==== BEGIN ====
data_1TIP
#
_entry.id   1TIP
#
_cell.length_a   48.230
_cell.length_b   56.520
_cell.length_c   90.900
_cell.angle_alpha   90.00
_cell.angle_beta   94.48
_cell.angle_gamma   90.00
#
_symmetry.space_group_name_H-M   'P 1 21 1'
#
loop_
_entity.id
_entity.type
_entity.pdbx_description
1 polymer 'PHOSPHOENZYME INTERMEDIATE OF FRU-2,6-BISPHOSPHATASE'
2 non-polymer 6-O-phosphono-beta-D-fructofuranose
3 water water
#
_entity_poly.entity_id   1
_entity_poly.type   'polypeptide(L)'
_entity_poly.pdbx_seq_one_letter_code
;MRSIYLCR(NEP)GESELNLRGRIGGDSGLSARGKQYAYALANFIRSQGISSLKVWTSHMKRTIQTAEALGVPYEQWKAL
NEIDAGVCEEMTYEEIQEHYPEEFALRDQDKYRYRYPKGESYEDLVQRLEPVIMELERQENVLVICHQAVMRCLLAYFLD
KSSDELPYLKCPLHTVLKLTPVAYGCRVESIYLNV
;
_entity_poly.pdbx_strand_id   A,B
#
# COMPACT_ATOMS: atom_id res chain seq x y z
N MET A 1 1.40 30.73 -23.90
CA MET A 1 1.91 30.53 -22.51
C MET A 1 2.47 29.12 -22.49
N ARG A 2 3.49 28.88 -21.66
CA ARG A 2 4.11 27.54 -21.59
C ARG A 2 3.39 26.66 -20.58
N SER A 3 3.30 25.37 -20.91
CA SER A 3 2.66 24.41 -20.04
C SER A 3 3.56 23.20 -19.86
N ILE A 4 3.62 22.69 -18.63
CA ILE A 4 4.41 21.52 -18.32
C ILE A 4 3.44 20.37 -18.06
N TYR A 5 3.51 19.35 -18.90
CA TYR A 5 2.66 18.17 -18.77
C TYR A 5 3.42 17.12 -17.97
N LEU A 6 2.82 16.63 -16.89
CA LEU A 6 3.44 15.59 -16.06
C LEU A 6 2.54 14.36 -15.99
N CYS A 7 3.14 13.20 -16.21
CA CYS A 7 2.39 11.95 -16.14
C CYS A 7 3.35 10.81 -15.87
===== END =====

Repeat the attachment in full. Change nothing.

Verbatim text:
data_1TIP
#
_entry.id   1TIP
#
_cell.length_a   48.230
_cell.length_b   56.520
_cell.length_c   90.900
_cell.angle_alpha   90.00
_cell.angle_beta   94.48
_cell.angle_gamma   90.00
#
_symmetry.space_group_name_H-M   'P 1 21 1'
#
loop_
_entity.id
_entity.type
_entity.pdbx_description
1 polymer 'PHOSPHOENZYME INTERMEDIATE OF FRU-2,6-BISPHOSPHATASE'
2 non-polymer 6-O-phosphono-beta-D-fructofuranose
3 water water
#
_entity_poly.entity_id   1
_entity_poly.type   'polypeptide(L)'
_entity_poly.pdbx_seq_one_letter_code
;MRSIYLCR(NEP)GESELNLRGRIGGDSGLSARGKQYAYALANFIRSQGISSLKVWTSHMKRTIQTAEALGVPYEQWKAL
NEIDAGVCEEMTYEEIQEHYPEEFALRDQDKYRYRYPKGESYEDLVQRLEPVIMELERQENVLVICHQAVMRCLLAYFLD
KSSDELPYLKCPLHTVLKLTPVAYGCRVESIYLNV
;
_entity_poly.pdbx_strand_id   A,B
#
# COMPACT_ATOMS: atom_id res chain seq x y z
N MET A 1 1.40 30.73 -23.90
CA MET A 1 1.91 30.53 -22.51
C MET A 1 2.47 29.12 -22.49
N ARG A 2 3.49 28.88 -21.66
CA ARG A 2 4.11 27.54 -21.59
C ARG A 2 3.39 26.66 -20.58
N SER A 3 3.30 25.37 -20.91
CA SER A 3 2.66 24.41 -20.04
C SER A 3 3.56 23.20 -19.86
N ILE A 4 3.62 22.69 -18.63
CA ILE A 4 4.41 21.52 -18.32
C ILE A 4 3.44 20.37 -18.06
N TYR A 5 3.51 19.35 -18.90
CA TYR A 5 2.66 18.17 -18.77
C TYR A 5 3.42 17.12 -17.97
N LEU A 6 2.82 16.63 -16.89
CA LEU A 6 3.44 15.59 -16.06
C LEU A 6 2.54 14.36 -15.99
N CYS A 7 3.14 13.20 -16.21
CA CYS A 7 2.39 11.95 -16.14
C CYS A 7 3.35 10.81 -15.87